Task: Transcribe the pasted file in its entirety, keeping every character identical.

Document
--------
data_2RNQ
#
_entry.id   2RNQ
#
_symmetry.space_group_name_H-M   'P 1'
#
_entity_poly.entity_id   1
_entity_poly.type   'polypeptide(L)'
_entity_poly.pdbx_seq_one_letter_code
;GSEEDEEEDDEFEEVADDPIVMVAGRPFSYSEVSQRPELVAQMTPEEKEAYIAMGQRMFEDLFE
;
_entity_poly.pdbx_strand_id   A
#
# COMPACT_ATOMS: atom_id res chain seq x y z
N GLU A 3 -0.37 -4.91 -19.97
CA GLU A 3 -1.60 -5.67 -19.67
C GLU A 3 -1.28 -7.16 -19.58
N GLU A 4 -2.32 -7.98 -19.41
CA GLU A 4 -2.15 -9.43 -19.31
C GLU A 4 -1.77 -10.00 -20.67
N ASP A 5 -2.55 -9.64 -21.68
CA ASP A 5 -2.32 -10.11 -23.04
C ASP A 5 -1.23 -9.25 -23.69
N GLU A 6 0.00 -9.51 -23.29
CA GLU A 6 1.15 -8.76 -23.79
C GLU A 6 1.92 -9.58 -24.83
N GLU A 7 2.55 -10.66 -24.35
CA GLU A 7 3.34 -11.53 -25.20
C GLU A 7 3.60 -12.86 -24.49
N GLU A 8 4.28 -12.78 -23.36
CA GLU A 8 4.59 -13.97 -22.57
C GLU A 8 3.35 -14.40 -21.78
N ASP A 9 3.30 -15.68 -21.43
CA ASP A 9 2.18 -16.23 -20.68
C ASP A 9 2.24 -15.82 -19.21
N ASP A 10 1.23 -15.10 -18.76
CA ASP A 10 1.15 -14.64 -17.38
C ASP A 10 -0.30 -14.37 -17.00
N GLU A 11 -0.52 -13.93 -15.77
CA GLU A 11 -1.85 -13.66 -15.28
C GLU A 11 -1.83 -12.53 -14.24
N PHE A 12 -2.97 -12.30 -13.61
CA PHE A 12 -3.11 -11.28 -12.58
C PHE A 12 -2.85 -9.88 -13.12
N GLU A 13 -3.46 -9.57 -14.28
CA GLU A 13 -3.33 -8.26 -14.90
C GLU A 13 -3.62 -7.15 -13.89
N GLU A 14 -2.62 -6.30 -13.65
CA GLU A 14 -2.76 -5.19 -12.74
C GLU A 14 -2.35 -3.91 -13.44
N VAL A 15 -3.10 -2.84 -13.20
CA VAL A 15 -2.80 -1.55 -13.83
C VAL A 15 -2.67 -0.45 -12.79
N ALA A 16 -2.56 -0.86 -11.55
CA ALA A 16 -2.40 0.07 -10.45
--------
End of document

data_2RNQ
#
_entry.id   2RNQ
#
_symmetry.space_group_name_H-M   'P 1'
#
_entity_poly.entity_id   1
_entity_poly.type   'polypeptide(L)'
_entity_poly.pdbx_seq_one_letter_code
;GSEEDEEEDDEFEEVADDPIVMVAGRPFSYSEVSQRPELVAQMTPEEKEAYIAMGQRMFEDLFE
;
_entity_poly.pdbx_strand_id   A
#
# COMPACT_ATOMS: atom_id res chain seq x y z
N GLU A 3 -0.37 -4.91 -19.97
CA GLU A 3 -1.60 -5.67 -19.67
C GLU A 3 -1.28 -7.16 -19.58
N GLU A 4 -2.32 -7.98 -19.41
CA GLU A 4 -2.15 -9.43 -19.31
C GLU A 4 -1.77 -10.00 -20.67
N ASP A 5 -2.55 -9.64 -21.68
CA ASP A 5 -2.32 -10.11 -23.04
C ASP A 5 -1.23 -9.25 -23.69
N GLU A 6 0.00 -9.51 -23.29
CA GLU A 6 1.15 -8.76 -23.79
C GLU A 6 1.92 -9.58 -24.83
N GLU A 7 2.55 -10.66 -24.35
CA GLU A 7 3.34 -11.53 -25.20
C GLU A 7 3.60 -12.86 -24.49
N GLU A 8 4.28 -12.78 -23.36
CA GLU A 8 4.59 -13.97 -22.57
C GLU A 8 3.35 -14.40 -21.78
N ASP A 9 3.30 -15.68 -21.43
CA ASP A 9 2.18 -16.23 -20.68
C ASP A 9 2.24 -15.82 -19.21
N ASP A 10 1.23 -15.10 -18.76
CA ASP A 10 1.15 -14.64 -17.38
C ASP A 10 -0.30 -14.37 -17.00
N GLU A 11 -0.52 -13.93 -15.77
CA GLU A 11 -1.85 -13.66 -15.28
C GLU A 11 -1.83 -12.53 -14.24
N PHE A 12 -2.97 -12.30 -13.61
CA PHE A 12 -3.11 -11.28 -12.58
C PHE A 12 -2.85 -9.88 -13.12
N GLU A 13 -3.46 -9.57 -14.28
CA GLU A 13 -3.33 -8.26 -14.90
C GLU A 13 -3.62 -7.15 -13.89
N GLU A 14 -2.62 -6.30 -13.65
CA GLU A 14 -2.76 -5.19 -12.74
C GLU A 14 -2.35 -3.91 -13.44
N VAL A 15 -3.10 -2.84 -13.20
CA VAL A 15 -2.80 -1.55 -13.83
C VAL A 15 -2.67 -0.45 -12.79
N ALA A 16 -2.56 -0.86 -11.55
CA ALA A 16 -2.40 0.07 -10.45